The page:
Reshape economy to fight climate crisis, says Prince Charles

The Prince of Wales launched his Sustainable Markets intiative in Davos

In a special address at the World Economic Forum on Wednesday, Charles outlined a 10-point plan to help the global economy become more sustainable including the imposition of green taxes and investing in environmentally friendly technologies.

He argued that taxes, regulations and policies could all be changed, as part of a drive to reverse environmentally damaging subsidies such as financial assistance for the fossil fuel industry. He also cited the “polluter pays” principle that requires those who create environmental damage to pay for the clean-up.

“In order to secure our future and prosper, we need to evolve our economic model,” the Prince told an audience of politicians and business and civic leaders at Davos.

“Do we want to go down in history as the people who did nothing to bring the world back from the brink in time to restore the balance, when we could have done?”

Charles, who is supported financially by the £1bn Duchy of Cornwall, made a direct challenge to some of the world’s wealthiest people gathered at the Swiss ski resort to think about more than money.

“What good is all the extra wealth in the world gained from business as usual if you can do nothing with it except watch it burn in catastrophic conditions?” he said.

Charles, who also met the climate activist Greta Thunberg at the summit, urged the private sector to use its ingenuity and practical skills to help lead the world out of a climate calamity. “The only limit is our willingness to act and the time to act is now.”

The prince was speaking after launching an initiative, the Sustainable Markets Initiative and Council. His 10 proposals included the rapid decarbonisation of businesses, driving investment in new environmentally friendly technologies and helping consumers to make sustainable choices.

Climate change and biodiversity loss are the greatest threats humanity has ever faced, he warned, adding that capital needs to be properly deployed in order to tackle these threats.

The prince said global consumers could make markets sustainable, but could not make sustainable choices if these options were not clearly laid before them.

Charles also warned that being socially and environmentally conscious cannot be an option for wealthier people only. Markets needed to change, so that prices actually reflected the environmental as well as economic costs.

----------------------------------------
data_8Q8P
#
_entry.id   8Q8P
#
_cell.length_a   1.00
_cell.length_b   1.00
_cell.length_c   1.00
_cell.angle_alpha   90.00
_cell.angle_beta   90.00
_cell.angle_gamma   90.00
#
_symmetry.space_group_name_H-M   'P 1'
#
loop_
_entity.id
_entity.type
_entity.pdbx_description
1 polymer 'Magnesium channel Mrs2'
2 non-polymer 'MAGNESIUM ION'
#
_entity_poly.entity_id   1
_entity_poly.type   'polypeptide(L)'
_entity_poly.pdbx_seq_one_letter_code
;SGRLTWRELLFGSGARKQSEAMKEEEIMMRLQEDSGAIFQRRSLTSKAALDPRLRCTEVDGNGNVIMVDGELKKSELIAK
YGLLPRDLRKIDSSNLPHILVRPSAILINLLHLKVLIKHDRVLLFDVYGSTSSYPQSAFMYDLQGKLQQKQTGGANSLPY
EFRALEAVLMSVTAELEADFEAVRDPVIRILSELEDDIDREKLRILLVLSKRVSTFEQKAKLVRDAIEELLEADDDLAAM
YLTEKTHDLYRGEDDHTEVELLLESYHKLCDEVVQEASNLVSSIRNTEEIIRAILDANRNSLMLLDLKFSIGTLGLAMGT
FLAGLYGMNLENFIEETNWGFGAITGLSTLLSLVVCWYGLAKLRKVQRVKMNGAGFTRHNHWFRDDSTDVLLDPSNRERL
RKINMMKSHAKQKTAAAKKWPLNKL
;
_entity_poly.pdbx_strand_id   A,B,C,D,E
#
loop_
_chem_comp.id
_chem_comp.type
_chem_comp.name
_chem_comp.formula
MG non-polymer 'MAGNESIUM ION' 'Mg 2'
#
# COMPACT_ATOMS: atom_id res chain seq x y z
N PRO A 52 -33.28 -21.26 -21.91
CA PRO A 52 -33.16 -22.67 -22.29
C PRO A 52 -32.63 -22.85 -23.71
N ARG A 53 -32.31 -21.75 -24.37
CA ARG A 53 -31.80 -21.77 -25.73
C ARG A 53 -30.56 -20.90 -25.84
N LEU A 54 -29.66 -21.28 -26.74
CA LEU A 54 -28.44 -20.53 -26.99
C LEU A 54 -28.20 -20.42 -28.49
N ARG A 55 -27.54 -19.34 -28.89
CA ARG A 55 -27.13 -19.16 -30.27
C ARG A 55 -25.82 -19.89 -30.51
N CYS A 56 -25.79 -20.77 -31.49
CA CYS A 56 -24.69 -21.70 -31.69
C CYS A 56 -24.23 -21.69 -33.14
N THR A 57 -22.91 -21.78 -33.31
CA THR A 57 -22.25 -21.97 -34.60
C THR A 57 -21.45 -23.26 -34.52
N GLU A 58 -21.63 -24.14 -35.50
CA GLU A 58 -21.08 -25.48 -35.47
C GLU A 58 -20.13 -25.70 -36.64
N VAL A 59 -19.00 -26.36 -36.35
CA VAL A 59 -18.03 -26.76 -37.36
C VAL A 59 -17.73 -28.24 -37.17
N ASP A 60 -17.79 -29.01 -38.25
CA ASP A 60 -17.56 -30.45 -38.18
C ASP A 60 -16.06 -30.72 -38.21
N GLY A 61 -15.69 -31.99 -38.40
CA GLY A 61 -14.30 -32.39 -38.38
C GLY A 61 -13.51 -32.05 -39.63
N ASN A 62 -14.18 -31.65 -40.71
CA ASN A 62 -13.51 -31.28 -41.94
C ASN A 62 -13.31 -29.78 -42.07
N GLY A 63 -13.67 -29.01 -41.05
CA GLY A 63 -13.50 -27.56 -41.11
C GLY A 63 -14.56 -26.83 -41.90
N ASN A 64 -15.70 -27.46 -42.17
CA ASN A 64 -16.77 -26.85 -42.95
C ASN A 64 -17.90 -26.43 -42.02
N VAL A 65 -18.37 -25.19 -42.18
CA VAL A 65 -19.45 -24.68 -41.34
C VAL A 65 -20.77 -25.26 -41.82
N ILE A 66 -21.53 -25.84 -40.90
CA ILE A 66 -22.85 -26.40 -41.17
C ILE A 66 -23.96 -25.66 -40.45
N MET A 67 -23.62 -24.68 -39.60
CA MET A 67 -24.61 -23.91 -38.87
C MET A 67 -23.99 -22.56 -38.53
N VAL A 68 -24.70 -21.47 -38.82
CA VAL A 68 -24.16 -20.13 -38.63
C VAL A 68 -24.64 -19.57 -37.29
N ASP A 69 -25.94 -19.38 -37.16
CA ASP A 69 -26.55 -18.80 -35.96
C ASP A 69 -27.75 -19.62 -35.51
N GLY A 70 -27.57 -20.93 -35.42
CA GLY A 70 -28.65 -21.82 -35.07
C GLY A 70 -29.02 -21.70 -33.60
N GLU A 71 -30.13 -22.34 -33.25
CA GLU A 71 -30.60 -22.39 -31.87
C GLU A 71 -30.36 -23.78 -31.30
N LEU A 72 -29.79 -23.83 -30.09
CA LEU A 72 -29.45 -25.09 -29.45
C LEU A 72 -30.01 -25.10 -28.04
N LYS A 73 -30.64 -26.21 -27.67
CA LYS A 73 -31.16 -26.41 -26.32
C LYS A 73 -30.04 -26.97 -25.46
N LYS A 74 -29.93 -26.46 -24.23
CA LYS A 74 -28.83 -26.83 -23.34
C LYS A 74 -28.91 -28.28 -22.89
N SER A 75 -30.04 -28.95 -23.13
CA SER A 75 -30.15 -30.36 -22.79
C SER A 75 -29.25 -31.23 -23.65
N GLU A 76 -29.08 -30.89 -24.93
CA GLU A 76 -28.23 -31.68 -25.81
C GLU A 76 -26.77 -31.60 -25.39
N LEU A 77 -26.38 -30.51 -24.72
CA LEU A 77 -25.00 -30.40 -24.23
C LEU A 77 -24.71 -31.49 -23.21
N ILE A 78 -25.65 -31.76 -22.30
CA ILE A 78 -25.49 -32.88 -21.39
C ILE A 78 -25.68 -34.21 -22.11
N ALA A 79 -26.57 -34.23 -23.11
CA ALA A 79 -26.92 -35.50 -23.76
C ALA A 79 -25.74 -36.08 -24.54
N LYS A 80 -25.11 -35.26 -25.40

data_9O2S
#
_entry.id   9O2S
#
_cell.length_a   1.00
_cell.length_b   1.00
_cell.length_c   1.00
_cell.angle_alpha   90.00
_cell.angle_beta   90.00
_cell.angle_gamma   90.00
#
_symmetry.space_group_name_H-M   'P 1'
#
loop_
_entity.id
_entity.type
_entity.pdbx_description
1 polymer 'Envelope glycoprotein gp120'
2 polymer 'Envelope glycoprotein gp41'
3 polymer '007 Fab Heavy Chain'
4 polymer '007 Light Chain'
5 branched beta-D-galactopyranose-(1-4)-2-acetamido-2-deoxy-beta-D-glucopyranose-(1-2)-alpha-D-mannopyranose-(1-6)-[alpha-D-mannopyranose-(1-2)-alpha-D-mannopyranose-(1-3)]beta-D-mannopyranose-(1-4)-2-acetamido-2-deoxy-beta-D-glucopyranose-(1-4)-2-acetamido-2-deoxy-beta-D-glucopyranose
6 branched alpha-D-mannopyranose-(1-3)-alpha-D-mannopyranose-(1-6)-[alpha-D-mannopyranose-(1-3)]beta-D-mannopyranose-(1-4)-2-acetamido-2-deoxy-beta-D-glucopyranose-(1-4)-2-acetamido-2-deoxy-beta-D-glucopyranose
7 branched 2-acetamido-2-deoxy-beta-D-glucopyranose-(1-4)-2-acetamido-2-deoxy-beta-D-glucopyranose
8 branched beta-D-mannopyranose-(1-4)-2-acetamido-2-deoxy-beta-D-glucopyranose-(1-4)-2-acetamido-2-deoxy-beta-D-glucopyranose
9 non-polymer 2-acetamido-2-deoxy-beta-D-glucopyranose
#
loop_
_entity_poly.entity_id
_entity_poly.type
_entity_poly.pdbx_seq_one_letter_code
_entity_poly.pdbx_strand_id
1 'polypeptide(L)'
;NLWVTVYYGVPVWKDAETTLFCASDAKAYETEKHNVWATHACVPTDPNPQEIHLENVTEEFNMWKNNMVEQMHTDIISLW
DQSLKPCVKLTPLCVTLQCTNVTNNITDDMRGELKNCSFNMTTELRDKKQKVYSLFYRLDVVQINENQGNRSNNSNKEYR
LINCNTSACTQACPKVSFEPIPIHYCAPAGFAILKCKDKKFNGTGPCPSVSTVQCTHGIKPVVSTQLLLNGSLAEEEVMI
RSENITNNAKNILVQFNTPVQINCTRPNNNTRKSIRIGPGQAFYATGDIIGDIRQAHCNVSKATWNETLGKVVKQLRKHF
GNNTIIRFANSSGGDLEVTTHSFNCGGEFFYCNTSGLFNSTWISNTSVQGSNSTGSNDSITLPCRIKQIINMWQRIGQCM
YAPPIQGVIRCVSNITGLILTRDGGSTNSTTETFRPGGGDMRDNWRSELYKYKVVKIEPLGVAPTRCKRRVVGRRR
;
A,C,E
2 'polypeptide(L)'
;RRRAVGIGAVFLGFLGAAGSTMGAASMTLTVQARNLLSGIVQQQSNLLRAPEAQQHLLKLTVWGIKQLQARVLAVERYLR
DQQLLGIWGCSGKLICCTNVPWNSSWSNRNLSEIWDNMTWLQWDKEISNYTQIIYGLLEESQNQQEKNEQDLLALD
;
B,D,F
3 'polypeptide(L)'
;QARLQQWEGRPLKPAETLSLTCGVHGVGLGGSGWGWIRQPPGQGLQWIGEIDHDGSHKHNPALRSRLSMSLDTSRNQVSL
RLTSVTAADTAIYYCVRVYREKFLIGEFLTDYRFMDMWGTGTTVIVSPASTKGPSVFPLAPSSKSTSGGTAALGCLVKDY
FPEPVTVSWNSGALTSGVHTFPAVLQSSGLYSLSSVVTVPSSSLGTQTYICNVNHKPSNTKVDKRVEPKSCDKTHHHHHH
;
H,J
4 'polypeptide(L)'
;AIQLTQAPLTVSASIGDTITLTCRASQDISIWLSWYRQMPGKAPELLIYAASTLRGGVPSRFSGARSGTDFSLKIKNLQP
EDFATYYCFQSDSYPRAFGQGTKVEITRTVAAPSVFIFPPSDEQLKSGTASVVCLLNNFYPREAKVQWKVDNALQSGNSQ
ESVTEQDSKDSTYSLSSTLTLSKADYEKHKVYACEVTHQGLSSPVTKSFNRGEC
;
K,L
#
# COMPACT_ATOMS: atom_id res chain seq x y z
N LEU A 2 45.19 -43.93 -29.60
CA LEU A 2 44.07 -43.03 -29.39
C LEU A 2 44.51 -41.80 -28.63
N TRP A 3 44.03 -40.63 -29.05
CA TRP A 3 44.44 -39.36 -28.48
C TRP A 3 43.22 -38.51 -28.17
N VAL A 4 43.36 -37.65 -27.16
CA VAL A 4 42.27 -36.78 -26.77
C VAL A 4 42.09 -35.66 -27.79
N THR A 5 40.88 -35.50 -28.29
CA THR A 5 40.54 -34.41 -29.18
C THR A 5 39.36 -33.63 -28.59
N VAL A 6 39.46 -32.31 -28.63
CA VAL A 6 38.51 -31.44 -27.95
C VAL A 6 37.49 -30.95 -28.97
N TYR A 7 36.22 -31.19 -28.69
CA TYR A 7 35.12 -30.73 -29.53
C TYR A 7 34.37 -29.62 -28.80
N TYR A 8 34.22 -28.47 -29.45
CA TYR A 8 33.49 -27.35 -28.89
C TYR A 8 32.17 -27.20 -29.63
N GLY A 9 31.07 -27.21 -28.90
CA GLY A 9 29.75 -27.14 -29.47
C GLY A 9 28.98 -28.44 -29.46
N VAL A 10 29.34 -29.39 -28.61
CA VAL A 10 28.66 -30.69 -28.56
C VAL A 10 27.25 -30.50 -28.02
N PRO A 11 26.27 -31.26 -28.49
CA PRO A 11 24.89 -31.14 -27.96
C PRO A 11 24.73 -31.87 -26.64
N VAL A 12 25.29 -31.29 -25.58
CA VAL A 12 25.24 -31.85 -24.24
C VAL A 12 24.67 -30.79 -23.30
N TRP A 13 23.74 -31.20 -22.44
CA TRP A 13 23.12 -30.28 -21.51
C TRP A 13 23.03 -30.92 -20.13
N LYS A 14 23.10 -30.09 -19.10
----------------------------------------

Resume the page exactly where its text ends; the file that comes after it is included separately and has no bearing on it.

“If all the true costs are taken into account, being socially and environmentally responsible should be the least expensive option because it leaves the smallest footprint behind,” he argued, implicitly calling for subsidies and tax changes.

Charles’s intervention comes nearly 30 years after he last spoke at the World Economic Forum, when he had already begun campaigning on environmental issues and corporate responsibility. He joked on Wednesday that it had been “an uphill struggle” trying to generate support but he believed the world was now at a turning point.

The Prince of Wales arrived in an electric car – rather than the helicopter option favoured by some, such as Donald Trump. However, he reportedly travelled to Switzerland by private jet, a reminder of the gap between the goals outlined at the forum this week and the global elite’s behaviour.

Environmental issues and the climate emergency have taken centre stage at Davos this year, with a stream of business leaders and politicians expressing concerns and signing up to initiatives to promote sustainability and climate action.

But the meeting also exposed the split between the US and Europe on the issue, with Trump attacking “prophets of doom” in a speech heavily criticised by environmentalists.

Prince Charles’s 10-point plan for a sustainable economy

1) Put nature and the protection of nature’s capital at the heart of operations.

2) Create responsible pathways to decarbonise to reach net zero, and for governments and businesses to set a clear plan for how they will decarbonise.

3) Reimagine industries through the lens of sustainable markets.

4) Identify game-changing technologies that can speed up the creation of a sustainable economy and eliminate barriers to change.

5) Remove subsidies that prevent the economy from becoming more sustainable, and set taxes, policies and regulations in a way that catalyses sustainable markets.

6) Invest in science, technology, engineering and maths skills, and in research and development, to help bring emerging technologies to market.

7) Invest in nature as an economic driver of growth.

8) Agree on unified metrics for measuring environmental, social and governance standards, to provide transparency to company supply chains.

9) Make it easier for consumers to see which products are ethical and sustainable.

10) Realign investing so it can support sustainability. This would direct trillions of pounds in pension funds, sovereign wealth funds into environmentally responsible projects that offer long-term value and rate of return.

Graeme Wearden

This article first appeared on the Guardian

edie is part of the Guardian Environment Network 

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